Natalie went out. She had to go out. Staying in and thinking about the house and garden next door was more than anyone could stand.

There was a knot of people by the gate of Ed’s house. Natalie didn’t recognise any of them. Gawpers. Made her shudder. She went to open her car door and they turned to gawp at her.

“Bugger off,” she shouted. “Leave us alone, this ain’t a bloody peep show, people have to live here.”

As she headed down the road, a television van was turning in. She hoped it wouldn’t still be there when Kyra got back or there’d be more questions, more fretting.

She drove across town to Donna’s. Donna had a new baby and no car so was mostly in.

She’d been to school with Donna and in those days they’d had plans, plans for getting out of here, plans for going abroad, plans for making a lot of money, plans for doing what you wanted not what everyone told you to, plans for getting a name in the world. Then Natalie had had Kyra and Donna, stupid cow, had taken no notice of anything she saw or Natalie said, but gone ahead and done the same, had Danny first, and now Milo who Kyra called Lilo.

Natalie had wanted to shake her, still did, except that she knew it was herself she wanted to shake. How had they got like this, when you looked back and remembered everything they’d said, planned, promised, agreed? “No way.” They had gone through the list often enough. Men. Dead-end jobs. Drugs. Smoking. Being a slag. Babies. No way.

The only one they’d both stuck to was the drugs. No way. But sometimes Natalie thought they might as well have done drugs.

Donna was in. The front door was open and Danny was standing in the hall wearing only a T-shirt and peeing on to the stairs. Milo was screaming somewhere. Natalie knew better than to try and make herself heard by knocking or shouting out. She walked straight in to where Donna sat at the kitchen table, crying.


It took twenty minutes to change Milo, clean up Danny and the stairs and set him in front of a Rugrats video, make tea and listen to some of Donna’s misery.

“Right,” Natalie said, “now shut up. It’s my turn. You remember all that stuff we used to say about getting out, going somewhere else and making something of ourselves, all that.”

“Yeah, right. Stuff.”

“We’re gonna do it.”

Donna got up and went to the freezer drawer of the fridge and took out a tub of ice cream.

“No,” Natalie said, “you put that right back. What good will that do? What you just been moaning about? That you’re fat and spotty, right, well, why are you fat and spotty, Don? You never used to be fat and spotty—well, OK, we were all a bit spotty but not fat. You eat that all day, what do you expect? Put it down the sink. Now listen. I got plans for us, girl.”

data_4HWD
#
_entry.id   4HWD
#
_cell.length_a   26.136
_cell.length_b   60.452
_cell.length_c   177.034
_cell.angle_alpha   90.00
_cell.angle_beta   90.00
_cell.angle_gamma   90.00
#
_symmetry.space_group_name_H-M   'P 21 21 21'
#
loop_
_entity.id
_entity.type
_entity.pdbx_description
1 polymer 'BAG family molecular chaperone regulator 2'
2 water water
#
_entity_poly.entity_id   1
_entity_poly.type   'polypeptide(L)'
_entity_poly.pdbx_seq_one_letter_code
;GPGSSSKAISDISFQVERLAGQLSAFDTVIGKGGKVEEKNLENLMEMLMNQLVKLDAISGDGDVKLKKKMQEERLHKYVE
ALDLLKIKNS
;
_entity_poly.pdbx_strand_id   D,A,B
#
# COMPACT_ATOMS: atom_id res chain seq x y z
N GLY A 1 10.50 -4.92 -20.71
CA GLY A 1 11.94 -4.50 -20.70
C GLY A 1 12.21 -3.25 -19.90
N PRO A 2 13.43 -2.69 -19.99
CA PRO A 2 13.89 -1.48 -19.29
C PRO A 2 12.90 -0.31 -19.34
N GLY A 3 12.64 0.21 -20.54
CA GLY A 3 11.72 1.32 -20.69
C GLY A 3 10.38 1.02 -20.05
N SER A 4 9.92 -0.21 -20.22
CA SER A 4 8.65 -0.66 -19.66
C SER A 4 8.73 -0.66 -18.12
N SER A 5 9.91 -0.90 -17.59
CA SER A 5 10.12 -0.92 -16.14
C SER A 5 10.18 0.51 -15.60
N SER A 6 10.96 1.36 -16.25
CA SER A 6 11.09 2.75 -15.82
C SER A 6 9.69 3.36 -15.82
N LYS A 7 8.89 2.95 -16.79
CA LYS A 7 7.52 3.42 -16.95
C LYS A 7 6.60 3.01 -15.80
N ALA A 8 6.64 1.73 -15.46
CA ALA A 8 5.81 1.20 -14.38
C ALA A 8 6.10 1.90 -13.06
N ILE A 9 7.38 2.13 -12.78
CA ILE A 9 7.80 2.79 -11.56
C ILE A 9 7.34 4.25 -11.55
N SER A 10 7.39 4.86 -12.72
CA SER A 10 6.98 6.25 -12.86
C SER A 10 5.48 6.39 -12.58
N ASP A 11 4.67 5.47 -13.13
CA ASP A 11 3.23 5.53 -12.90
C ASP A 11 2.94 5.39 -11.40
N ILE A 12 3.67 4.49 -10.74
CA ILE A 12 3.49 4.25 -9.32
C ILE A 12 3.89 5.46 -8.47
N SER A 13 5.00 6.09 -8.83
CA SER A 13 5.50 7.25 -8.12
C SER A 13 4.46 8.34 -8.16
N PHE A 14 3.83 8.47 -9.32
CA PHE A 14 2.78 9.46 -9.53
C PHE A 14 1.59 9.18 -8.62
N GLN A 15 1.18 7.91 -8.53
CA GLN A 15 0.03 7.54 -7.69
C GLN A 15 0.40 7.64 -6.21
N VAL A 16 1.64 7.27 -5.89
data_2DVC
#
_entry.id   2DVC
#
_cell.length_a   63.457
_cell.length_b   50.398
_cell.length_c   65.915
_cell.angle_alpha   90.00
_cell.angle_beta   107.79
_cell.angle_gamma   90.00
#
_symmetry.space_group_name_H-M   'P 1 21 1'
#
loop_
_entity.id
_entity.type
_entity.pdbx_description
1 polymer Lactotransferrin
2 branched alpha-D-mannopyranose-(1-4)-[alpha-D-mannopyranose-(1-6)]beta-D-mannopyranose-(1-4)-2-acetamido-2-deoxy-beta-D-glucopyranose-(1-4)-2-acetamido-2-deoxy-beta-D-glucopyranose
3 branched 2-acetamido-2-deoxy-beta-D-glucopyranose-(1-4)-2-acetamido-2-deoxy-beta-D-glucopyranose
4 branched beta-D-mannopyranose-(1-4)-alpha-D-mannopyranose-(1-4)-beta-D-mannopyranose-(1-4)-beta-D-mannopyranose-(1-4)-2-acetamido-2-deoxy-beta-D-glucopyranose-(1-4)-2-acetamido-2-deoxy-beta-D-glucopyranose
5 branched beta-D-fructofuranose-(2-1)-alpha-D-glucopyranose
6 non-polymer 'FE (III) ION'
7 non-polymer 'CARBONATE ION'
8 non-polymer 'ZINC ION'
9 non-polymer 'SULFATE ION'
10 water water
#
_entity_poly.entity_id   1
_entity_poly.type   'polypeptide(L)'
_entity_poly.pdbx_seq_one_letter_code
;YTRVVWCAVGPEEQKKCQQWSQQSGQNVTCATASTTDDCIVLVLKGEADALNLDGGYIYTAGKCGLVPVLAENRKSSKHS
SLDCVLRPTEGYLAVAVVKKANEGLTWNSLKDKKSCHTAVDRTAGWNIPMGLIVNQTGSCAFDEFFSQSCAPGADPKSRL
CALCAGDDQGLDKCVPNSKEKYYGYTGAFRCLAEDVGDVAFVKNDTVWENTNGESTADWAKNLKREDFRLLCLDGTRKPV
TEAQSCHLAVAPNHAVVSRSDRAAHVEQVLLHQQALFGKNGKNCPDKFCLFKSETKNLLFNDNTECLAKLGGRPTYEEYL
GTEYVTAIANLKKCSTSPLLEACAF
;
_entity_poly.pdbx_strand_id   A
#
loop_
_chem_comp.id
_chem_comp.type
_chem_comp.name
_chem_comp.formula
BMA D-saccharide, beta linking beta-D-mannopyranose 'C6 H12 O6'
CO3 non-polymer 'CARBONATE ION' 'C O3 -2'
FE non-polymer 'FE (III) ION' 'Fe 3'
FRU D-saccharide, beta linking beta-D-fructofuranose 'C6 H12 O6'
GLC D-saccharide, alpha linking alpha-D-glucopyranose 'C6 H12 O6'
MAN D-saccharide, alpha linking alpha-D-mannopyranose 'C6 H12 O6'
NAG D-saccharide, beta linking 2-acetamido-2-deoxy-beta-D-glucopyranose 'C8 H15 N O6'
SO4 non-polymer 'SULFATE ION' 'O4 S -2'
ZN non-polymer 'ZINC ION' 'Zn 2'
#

“Plans,” Donna Campbell said, sitting down again heavily. “Ha.”

“We’re getting out of here. Going to somewhere by the sea … maybe North Wales, or maybe Devon, I haven’t quite made up my mind, only we’re going. We get there, Kyra’ll be at school, yours can go somewhere two or three days, a nursery or maybe a minder, and we’ll start up. In the end, we’ll do proper catering, dinners and functions, but not first off, we—”

Donna put her hand up. “Please, Miss—”

“I know.”

“You don’t.”

“I’m psychic. Pick a card, any card. Word you was going to say is ‘Money’”

“Too right I was and that don’t take a bloody crystal ball.”

“Not a problem.”

“Now you have taken something.”

“I am getting money. I’m getting five grand any day now, and when it’s all sorted, another, wait for it, forty-five grand. Makes fifty. Fifty grand.”

Donna stared at her. She didn’t argue. Natalie hadn’t taken anything. Natalie didn’t say things she didn’t mean. She wasn’t any kind of a dreamer. Donna waited.

“Next door.”

“Ed, you mean? If that’s why you want to move, I’m not surprised.”

“It is and it isn’t. I’m sick to death of having people knock on the door and peer through the windows and hang around outside. I’m sick of looking into that garden and—”

“—wondering what’s buried.”

“T’ain’t a joke, Donna. You heard the news last night?”

“I know. Couldn’t get my head round it. That could have been your Kyra. Could have been Danny. Bloody hell. What’s it got to do with money anyway?”

“I rang up a paper. I had a reporter come.”

“Christ, Nat.”

“I know. It’s my story. ‘I lived next door to Ed Sleightholme.’ Mine and Kyra’s. She’s coming again Thursday. I’ve started off but we’re going to have to see each other a few more times. She takes it all down on tape.”

“I thought they couldn’t print things when there hasn’t been a trial and that?”